The first published paper on second-surge COVID-19 infections from US states suggests that policymakers should look for demonstrable turning points in data rather than stable or insufficiently declining infection rates before lifting restrictions.

Mathematicians Nick James and Max Menzies have published what they believe is the first analysis of COVID-19 infection rates in US states to identify turning points in data that indicate when surges have started or ended.

The new study by the Australian mathematicians is published today in the journal Chaos, published by the American Institute of Physics.

“In some of the worst performing states, it seems that policymakers have looked for plateauing or slightly declining infection rates. Instead, health officials should look for identifiable local maxima

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COVID-19 disinfectants, wildfire smoke and mold endanger chemically susceptible individuals; new brief inventory can help identify those at risk — ScienceDaily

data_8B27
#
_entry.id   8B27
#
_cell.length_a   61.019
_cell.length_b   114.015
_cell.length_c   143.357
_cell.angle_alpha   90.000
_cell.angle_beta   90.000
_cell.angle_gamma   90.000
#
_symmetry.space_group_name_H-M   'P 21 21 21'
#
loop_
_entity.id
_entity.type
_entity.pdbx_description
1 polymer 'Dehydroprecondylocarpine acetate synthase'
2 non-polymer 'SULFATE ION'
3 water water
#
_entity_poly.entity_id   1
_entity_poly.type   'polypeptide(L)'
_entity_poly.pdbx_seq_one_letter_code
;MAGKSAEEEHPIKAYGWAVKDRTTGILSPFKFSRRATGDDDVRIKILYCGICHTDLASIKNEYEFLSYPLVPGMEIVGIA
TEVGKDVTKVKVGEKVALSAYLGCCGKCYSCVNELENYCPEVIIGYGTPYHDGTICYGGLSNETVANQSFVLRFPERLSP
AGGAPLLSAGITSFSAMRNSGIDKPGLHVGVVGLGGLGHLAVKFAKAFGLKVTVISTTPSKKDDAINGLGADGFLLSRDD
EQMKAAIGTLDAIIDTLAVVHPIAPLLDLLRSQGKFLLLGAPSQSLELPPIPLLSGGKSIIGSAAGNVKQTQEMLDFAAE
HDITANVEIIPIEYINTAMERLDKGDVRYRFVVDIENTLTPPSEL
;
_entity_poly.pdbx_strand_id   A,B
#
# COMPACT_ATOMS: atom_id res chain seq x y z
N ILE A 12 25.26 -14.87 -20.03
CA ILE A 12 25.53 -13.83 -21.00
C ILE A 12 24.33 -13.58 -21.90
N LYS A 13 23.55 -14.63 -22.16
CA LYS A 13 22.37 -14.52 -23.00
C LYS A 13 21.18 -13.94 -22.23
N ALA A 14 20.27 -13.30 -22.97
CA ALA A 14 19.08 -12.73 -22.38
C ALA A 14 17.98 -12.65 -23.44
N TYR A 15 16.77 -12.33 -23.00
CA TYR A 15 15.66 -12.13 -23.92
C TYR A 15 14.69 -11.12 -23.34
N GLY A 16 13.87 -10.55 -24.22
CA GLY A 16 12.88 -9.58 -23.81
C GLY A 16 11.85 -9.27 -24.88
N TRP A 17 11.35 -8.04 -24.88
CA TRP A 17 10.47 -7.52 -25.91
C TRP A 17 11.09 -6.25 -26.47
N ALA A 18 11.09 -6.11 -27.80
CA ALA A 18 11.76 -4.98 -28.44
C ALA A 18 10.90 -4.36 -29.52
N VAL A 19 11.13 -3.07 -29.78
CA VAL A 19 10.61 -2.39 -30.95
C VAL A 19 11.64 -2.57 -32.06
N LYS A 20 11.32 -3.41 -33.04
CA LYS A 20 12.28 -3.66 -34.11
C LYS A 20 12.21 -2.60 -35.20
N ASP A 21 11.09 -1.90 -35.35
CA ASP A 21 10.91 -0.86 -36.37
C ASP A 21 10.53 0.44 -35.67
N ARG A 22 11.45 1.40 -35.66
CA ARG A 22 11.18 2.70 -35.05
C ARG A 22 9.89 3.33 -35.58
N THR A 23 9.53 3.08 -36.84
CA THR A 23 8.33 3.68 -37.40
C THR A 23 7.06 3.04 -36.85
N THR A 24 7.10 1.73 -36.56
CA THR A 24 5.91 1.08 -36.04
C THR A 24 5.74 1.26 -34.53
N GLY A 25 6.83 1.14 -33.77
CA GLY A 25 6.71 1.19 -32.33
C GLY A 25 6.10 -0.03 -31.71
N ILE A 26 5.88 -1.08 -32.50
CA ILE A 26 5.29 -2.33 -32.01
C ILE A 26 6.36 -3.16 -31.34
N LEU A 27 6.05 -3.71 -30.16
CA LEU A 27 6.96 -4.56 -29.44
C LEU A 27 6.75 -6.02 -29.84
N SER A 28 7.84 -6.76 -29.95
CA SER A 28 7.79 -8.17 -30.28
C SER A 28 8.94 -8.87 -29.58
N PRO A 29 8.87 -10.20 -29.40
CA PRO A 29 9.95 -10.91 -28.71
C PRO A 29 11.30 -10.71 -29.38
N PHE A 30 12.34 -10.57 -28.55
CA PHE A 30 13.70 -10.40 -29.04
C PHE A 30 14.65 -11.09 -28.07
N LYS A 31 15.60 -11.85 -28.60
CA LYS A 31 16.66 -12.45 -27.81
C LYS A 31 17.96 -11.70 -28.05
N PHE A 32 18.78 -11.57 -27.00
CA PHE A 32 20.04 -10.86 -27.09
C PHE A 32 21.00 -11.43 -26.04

Intolerances to chemicals, foods and drugs impact 8%-33% of individuals, studies suggest, yet few people are screened for it at their doctors’ offices.

To address this and increase awareness of chemical intolerance, researchers at The University of Texas Health Science Center at San Antonio (UT Health San Antonio) developed and validated a three-question, yes-or-no survey that primary care providers, allergists, dermatologists and other specialists can incorporate into patient visits. The survey, called the Brief Environmental Exposure and Sensitivity Inventory, or BREESI, can also be used by researchers and patient groups, and for epidemiological studies in exposed populations.

Sept. 16 in the journal PLOS ONE, the researchers reported that the BREESI accurately predicts scores on a comprehensive 50-question survey called the Quick Environmental Exposure and Sensitivity Inventory (QEESI). The QEESI, which the UT Health San Antonio group introduced online in 2014, is available at no charge to patients and clinicians.